It's a similar case as mine, I'm 43, parent of two kids, CEO of a big internet company in Spain with a very active life, traveling, runner, etc. I had double vision in 2014, after visiting several doctors I ended in a neurologist that afteand MRI told me that it might be MS gave me some oral prednisolone and asked me for the spinal tap and other tests, but as I recovered my vision in 1 week, I decided (wrongly) to not to have any test done and ignore it. For the next years I had some weird minor symptoms from time to time, like feeling an spam in my spinal cord when i looked down (now I know that the L'Hermite syndrome, typical in MS) and some needles in one side of my body that went away by themselves. Again I ignored it even knowing that it might be MS. 2 months ago I woke up one morning feeling my left leg and arm numb, having difficulty to coordinate them. I thought it was bad sleep but after 3 days I decided to go to the hospital and this time I told the neurologist my fears. I was done a new MRI that discovered one new big scar in my brain and one in my spine, was done the spinal tap and both confirmed it, I have RRMS. I expend 5 days at the hospital under huge dosis of methylprednisolone and almost fully recovered. Since then I have been felling better, the first days I still felt my left hand a bit weird, when typing on the notebook for example, and also my left feet felt less strong when I trie to run, so I started just walking. Now 2 months later I'm running long distances again and having my normal life (on holidays). The doctor told me to start on Tecfidera as soon as I came back from holidays, that will be next week. Hope the side effects won't be so bad. Of course it's been a big hit, I wonder how it will affect my life, I'm worried about my kids and wife future if at some point I can't be as active as now, if one day I won't be able to run or even walk but... I have accepted it as I'm usually worried about the things I can fix, if I can't what is the point of being worried or telling myself how unlucky I am? I'll take the meds, I'l eat healthy, I'll try to practice sports as much as I can to delay it, I'll try to be less stressed by work and enjoy more of my family, but at the end, these are the things that everybody should do and the only difference is that we know that we might be disabled at some point or even die sooner than the average, but we don't know it for sure or when, the same way that nobody knows if tomorrow they will have a car accident and will get disabled as well and you can't stop to enjoy life "just in case it happens".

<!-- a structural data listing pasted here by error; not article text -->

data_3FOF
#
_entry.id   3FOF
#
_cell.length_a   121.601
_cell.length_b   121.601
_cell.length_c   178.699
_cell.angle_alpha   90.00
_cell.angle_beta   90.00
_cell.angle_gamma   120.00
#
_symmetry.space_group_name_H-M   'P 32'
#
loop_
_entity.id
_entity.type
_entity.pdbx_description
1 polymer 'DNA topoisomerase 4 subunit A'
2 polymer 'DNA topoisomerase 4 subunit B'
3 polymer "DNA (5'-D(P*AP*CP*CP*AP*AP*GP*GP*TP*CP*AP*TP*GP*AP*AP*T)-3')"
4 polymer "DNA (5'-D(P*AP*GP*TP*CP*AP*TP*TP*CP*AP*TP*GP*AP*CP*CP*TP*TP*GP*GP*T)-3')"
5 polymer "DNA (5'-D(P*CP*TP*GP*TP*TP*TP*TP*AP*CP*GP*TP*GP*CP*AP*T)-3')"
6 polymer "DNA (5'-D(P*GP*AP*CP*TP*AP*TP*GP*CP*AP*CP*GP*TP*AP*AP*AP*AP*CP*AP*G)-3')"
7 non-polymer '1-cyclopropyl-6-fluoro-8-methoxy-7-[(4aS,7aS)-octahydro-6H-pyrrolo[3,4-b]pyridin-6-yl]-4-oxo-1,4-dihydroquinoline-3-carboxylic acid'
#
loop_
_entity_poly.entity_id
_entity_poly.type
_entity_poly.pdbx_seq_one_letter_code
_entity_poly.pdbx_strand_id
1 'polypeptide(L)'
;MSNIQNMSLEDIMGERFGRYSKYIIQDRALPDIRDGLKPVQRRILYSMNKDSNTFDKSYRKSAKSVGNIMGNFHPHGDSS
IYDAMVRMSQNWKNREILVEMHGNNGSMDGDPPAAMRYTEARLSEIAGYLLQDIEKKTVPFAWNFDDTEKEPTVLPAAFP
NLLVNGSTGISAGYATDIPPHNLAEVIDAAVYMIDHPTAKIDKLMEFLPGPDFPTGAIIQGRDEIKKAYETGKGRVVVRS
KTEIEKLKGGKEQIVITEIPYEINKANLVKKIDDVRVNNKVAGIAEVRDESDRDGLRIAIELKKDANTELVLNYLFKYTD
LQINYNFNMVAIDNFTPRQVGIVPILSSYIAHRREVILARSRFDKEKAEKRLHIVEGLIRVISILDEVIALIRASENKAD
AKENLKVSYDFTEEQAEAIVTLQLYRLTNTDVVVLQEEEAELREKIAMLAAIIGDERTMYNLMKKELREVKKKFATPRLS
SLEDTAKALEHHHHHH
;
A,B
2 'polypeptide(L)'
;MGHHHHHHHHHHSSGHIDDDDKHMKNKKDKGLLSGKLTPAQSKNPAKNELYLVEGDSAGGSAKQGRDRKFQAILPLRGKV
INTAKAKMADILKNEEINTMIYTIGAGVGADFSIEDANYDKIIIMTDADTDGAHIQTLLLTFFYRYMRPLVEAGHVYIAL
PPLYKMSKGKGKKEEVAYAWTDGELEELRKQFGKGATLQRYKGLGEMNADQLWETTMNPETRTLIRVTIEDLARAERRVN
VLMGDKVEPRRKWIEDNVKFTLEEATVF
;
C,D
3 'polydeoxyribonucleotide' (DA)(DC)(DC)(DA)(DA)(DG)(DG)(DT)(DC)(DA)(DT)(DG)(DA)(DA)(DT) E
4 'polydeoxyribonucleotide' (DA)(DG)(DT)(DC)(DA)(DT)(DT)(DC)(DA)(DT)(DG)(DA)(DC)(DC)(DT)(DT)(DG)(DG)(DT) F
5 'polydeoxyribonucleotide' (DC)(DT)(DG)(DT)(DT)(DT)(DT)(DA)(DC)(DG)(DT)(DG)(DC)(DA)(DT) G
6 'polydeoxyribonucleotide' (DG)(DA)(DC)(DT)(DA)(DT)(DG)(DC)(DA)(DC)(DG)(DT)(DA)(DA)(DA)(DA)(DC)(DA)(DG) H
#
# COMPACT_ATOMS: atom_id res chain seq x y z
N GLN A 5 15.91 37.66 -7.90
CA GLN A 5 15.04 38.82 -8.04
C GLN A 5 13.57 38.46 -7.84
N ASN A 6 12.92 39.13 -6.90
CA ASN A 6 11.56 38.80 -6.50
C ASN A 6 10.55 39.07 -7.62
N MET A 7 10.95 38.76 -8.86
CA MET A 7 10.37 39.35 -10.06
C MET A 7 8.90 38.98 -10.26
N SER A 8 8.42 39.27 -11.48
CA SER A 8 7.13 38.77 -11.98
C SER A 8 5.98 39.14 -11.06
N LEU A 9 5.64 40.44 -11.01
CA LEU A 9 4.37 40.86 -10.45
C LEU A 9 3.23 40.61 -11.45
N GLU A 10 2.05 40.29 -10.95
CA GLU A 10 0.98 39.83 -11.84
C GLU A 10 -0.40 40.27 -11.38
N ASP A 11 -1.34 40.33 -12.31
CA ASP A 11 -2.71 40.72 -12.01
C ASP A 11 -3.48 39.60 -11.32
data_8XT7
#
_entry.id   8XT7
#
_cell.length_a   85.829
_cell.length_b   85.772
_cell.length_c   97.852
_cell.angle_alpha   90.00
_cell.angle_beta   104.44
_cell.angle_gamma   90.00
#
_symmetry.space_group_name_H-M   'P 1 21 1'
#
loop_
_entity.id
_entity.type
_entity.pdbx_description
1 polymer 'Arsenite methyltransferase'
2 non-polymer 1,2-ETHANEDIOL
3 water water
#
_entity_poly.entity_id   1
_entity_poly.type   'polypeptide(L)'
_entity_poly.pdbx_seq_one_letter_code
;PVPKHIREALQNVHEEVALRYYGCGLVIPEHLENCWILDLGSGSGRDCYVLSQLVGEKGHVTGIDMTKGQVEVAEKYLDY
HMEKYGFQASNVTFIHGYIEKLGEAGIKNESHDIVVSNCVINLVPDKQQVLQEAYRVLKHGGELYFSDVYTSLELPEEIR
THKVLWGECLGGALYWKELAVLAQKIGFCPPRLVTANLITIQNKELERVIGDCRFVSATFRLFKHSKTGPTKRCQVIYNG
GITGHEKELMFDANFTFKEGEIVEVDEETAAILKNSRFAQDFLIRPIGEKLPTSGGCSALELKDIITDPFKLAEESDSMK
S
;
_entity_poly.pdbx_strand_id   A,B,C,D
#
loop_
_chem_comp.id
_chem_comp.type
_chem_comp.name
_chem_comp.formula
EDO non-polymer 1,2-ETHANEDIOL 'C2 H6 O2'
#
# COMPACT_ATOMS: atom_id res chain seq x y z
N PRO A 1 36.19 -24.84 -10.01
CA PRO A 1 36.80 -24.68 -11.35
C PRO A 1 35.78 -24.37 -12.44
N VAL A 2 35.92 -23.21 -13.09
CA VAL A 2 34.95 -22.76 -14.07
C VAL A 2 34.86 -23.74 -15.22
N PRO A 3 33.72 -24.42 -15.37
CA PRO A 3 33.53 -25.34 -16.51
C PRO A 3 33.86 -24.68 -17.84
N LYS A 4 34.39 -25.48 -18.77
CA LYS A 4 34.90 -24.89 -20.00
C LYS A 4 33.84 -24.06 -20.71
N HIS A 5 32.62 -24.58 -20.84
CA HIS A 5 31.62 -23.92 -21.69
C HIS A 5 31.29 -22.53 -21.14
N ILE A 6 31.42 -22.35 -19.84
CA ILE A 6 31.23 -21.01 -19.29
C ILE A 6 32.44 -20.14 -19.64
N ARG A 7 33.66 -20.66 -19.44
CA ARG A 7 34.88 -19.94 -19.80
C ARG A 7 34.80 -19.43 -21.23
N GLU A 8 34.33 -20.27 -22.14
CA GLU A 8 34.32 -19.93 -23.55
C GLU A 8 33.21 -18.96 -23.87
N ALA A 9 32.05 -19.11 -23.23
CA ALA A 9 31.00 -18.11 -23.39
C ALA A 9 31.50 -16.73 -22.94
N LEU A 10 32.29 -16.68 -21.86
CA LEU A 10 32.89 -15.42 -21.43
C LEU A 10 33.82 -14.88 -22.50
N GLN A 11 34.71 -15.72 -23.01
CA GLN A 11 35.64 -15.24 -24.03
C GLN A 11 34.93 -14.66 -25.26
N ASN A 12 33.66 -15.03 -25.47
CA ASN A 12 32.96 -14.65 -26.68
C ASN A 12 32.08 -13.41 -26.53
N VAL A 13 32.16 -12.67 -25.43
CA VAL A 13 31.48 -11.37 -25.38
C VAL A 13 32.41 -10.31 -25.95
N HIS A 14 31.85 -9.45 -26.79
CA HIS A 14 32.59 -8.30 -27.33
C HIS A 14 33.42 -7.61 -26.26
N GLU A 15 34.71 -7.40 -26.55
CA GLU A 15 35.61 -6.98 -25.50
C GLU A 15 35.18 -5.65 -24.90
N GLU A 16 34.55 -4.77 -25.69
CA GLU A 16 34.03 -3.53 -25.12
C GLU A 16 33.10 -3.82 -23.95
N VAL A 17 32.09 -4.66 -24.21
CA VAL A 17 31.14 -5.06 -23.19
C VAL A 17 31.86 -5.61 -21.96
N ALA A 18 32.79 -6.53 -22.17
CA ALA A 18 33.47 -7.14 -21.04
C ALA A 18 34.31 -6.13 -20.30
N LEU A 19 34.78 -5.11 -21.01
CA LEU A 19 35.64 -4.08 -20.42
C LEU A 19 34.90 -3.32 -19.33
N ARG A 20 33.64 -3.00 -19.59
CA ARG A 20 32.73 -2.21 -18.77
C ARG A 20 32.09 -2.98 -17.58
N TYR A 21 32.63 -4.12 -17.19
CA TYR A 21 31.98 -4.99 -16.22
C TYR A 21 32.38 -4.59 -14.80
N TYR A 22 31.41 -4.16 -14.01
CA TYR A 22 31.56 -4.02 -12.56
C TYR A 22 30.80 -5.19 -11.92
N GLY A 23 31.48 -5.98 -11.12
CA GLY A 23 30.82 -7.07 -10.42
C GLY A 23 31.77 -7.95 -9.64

Hi @aaron_holden, like you I had relatively minor issues which I largely ignored but went to the doctors a few years ago when I developed a painless limp which turned in to foot drop. They were chasing the cause of this foot drop up and down my body with various tests over the last few years and after some MRI scans of my brain and neck here we are. I told my employer, it made sense to as I'm a Police officer and there's never been a more risk averse organisation to work for. I expected them to sit me in a dark corner and never let me out again but they have been fine and have made a few relatively minor adjustments so that I can keep going on response until/if I feel like I can't any longer. I've been taking tecfidera for a couple of months now and have had no major problems with it. I was actually quite relieved when I got my diagnosis to finally know what the problem was. My colleagues always found it hilarious that I always tripped over non existant objects and I insist that those who know what's up still take the pis# when I do.